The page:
A similar approach was put forward by anarchists in Italy during the factory occupations in 1919-1920, and by anarchists in Germany. Malatesta, returning to Italy in late 1919, argued, as he had before in his debates with the syndicalists (Volume One, Selection 60), that general strikes were not sufficient to bring about a revolution. The anarchists therefore “put forward an idea: the take-over of factories,” which would constitute “an exercise preparing one for the ultimate general act of expropriation” (Malatesta, 1920: 134). The Italian factory occupation movement peaked in September 1920, with armed workers running their own factories using a factory committee form of organization, but ended that same month when reformist trade union and socialist leaders negotiated an agreement with the government that returned control of the factories to their capitalist owners.

In Germany, anarchists fought to establish a system of workers’ councils, most notably in Bavaria, where Gustav Landauer and Erich Muhsam were directly involved in the short lived Council Republic of 1919. However, the Bavarian Revolution was crushed by troops sent in by the more conservative Social Democrats, whom Landauer had been denouncing as the scourge of the socialist movement for years (Volume One, Selections 79 & 111). Landauer was brutally murdered, and Muhsam was imprisoned for several years (Kuhn, 2011: 8-10).

Both the soviet and factory committee models of revolutionary organization were very influential in anarchist circles. At the founding congress of the reconstituted anarcho-syndicalist International Workers’ Association in early 1922, the delegates declared themselves in favour of “a system of free councils without subordination to any authority or political party” (Volume One, Selection 114). Nevertheless, some anarchists voiced concerns regarding the limitations of soviet and factory council modes of organization.

Maksimov pointed to the danger of the soviets being transformed into representative bodies instead of direct organs of libertarian self-management (Volume One, Selection 83). More recently, Murray Bookchin has argued that “council modes of organization are not immune to centralization, manipulation and perversion. These councils are still particularistic, one-sided and mediated forms of social management,” being limited to the workers’ self-management of production, “the preconditions of life, not the conditions of life” (Volume Two, Selection 62). Following the May-June 1968 events in France, Maurice Joyeux pointed out that factory committees need to coordinate their actions during the revolutionary process in order to spread and succeed, and then, after the revolution, to coordinate production and distribution, leading him to suggest that broader trade union federations would be better able to undertake this coordinating role (Volume Two, Selection 61).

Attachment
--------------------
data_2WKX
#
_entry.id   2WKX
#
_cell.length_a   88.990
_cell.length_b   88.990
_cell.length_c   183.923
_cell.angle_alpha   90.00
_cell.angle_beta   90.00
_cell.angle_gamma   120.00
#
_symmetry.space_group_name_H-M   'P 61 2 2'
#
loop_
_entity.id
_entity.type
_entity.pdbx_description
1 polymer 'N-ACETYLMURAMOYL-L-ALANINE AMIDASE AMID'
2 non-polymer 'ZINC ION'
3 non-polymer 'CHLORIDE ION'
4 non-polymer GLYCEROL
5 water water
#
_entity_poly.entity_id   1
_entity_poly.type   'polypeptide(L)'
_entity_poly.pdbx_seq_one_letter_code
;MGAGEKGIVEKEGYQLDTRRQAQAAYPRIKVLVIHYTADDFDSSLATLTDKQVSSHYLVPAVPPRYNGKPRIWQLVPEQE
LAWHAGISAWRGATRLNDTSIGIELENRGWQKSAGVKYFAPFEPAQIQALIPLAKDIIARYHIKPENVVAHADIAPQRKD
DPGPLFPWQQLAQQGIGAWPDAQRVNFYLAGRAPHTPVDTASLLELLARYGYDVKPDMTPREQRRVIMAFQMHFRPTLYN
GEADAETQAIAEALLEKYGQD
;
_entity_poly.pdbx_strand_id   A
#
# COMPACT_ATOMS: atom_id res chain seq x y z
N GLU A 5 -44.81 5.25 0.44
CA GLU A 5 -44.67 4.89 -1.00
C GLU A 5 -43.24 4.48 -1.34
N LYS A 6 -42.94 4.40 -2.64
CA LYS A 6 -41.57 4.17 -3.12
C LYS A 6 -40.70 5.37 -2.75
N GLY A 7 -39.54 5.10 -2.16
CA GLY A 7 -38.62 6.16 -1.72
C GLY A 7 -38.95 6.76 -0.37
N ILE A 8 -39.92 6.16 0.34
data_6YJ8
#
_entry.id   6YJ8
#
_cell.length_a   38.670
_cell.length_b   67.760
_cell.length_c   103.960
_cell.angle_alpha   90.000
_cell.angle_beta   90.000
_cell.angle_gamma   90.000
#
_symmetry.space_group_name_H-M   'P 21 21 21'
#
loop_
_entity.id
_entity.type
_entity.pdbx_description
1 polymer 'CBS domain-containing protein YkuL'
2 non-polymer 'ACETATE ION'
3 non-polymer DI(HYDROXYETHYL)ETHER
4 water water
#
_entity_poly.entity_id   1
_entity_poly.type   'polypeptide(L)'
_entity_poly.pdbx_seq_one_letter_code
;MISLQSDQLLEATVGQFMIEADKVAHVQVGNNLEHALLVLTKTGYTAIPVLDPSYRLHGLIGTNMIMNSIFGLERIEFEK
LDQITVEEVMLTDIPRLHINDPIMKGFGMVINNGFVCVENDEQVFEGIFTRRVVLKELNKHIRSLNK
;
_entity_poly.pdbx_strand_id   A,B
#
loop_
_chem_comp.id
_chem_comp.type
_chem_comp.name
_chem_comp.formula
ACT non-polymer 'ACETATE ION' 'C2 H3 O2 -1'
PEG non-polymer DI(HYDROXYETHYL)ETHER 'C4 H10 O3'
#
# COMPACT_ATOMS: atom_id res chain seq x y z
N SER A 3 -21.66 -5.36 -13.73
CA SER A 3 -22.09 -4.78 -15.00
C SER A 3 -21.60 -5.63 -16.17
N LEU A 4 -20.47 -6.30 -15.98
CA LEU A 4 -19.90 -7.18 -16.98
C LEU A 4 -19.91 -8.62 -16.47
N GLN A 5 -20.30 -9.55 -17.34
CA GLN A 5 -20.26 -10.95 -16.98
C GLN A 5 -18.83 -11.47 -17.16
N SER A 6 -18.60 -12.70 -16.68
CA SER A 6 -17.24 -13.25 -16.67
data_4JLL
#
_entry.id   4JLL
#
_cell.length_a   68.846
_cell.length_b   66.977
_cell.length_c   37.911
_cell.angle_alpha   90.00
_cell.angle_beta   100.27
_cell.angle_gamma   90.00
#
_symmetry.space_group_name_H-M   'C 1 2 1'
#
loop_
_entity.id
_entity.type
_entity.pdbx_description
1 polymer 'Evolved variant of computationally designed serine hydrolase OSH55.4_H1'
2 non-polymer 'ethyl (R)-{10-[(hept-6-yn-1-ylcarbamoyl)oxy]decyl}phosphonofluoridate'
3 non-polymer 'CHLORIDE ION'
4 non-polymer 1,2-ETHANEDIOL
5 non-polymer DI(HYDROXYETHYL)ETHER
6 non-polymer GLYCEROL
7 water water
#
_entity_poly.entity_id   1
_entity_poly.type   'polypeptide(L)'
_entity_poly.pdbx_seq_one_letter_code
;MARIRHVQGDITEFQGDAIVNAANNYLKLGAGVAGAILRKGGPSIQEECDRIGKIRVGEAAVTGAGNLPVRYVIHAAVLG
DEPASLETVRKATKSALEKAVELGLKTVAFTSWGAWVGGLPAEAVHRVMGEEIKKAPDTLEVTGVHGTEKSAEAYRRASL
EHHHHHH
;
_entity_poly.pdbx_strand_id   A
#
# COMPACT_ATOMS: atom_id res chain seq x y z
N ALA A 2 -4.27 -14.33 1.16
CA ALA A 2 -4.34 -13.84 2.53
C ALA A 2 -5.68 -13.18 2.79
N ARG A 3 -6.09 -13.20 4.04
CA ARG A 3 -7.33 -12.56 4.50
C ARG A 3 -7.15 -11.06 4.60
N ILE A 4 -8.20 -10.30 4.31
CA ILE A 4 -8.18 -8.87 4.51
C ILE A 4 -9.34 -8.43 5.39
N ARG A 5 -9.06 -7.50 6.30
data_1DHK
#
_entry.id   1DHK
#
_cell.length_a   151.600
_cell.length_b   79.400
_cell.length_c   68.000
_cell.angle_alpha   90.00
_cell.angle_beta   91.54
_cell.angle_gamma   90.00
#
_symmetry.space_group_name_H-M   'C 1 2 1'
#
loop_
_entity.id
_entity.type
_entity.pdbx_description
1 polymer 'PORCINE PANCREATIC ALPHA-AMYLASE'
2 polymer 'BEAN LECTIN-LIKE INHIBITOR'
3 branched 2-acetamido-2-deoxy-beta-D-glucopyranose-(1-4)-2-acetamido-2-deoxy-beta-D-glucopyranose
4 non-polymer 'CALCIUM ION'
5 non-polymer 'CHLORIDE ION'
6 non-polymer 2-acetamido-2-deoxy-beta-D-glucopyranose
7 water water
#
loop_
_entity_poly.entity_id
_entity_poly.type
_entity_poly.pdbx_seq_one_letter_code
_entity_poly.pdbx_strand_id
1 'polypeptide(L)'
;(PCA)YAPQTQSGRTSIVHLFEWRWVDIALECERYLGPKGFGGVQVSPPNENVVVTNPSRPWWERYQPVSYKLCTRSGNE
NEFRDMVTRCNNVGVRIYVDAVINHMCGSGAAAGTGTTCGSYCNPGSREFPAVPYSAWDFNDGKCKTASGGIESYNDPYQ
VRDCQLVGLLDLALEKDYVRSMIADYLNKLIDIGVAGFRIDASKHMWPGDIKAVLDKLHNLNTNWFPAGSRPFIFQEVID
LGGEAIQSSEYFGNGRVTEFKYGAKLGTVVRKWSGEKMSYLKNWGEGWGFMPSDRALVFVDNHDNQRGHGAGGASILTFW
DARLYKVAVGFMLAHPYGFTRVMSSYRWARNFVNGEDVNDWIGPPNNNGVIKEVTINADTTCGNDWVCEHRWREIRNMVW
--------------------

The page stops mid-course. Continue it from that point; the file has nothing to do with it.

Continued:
Robert Graham

Workers' Control

Workers’ Control

Science and Technology: Anarchist Perspectives

Yoked to the Machine

Yoked to the Machine

Continuing with my installments from “The Anarchist Current,” the afterword to Volume Three of Anarchism: A Documentary History of Libertarian Ideas, I discuss anarchist perspectives on science and technology. Although some anarchists, such as Carlo Cafiero, took a somewhat uncritical view of technology, other anarchists developed a sophisticated critique of the role of science and technology in modern capitalist societies, a critique that was sharpened by later anarchists and their fellow travellers, such as Paul Goodman and Ivan Illich. As Gustav Landauer argued, this more critical perspective on science and technology helped to distinguish the views of the anarchists from other revolutionary currents, particularly Marxism, which saw technological development as the key to social emancipation.

science and tech

Science and Technology

The anarchist critique of science and technology goes back at least to Proudhon, who denounced machinery which, “after having degraded the worker by giving him a master, completes his degeneracy by reducing him from the rank of artisan to that of common labourer” (Volume One, Selection 9). Carlo Pisacane argued that technological innovation under capitalism simply concentrates economic power and wealth “in a small number of hands,” while leaving the masses in poverty (Volume One, Selection 16).

Other anarchists have argued that once the people take control of technology, it can be redesigned to eliminate onerous toil, much like Oscar Wilde suggested, to make workplaces safer and to increase production for the benefit of all. Carlo Cafiero recognized that in capitalist economies, the worker has reason to oppose the machinery “which comes to drive him from the factory, to starve him, degrade him, torture him, crush him. Yet what a great interest he will have, on the contrary, in increasing their number when he will no longer be at the service of the machines and when… the machines will themselves be at his service, helping him and working for his benefit” (Volume One, Selection 32).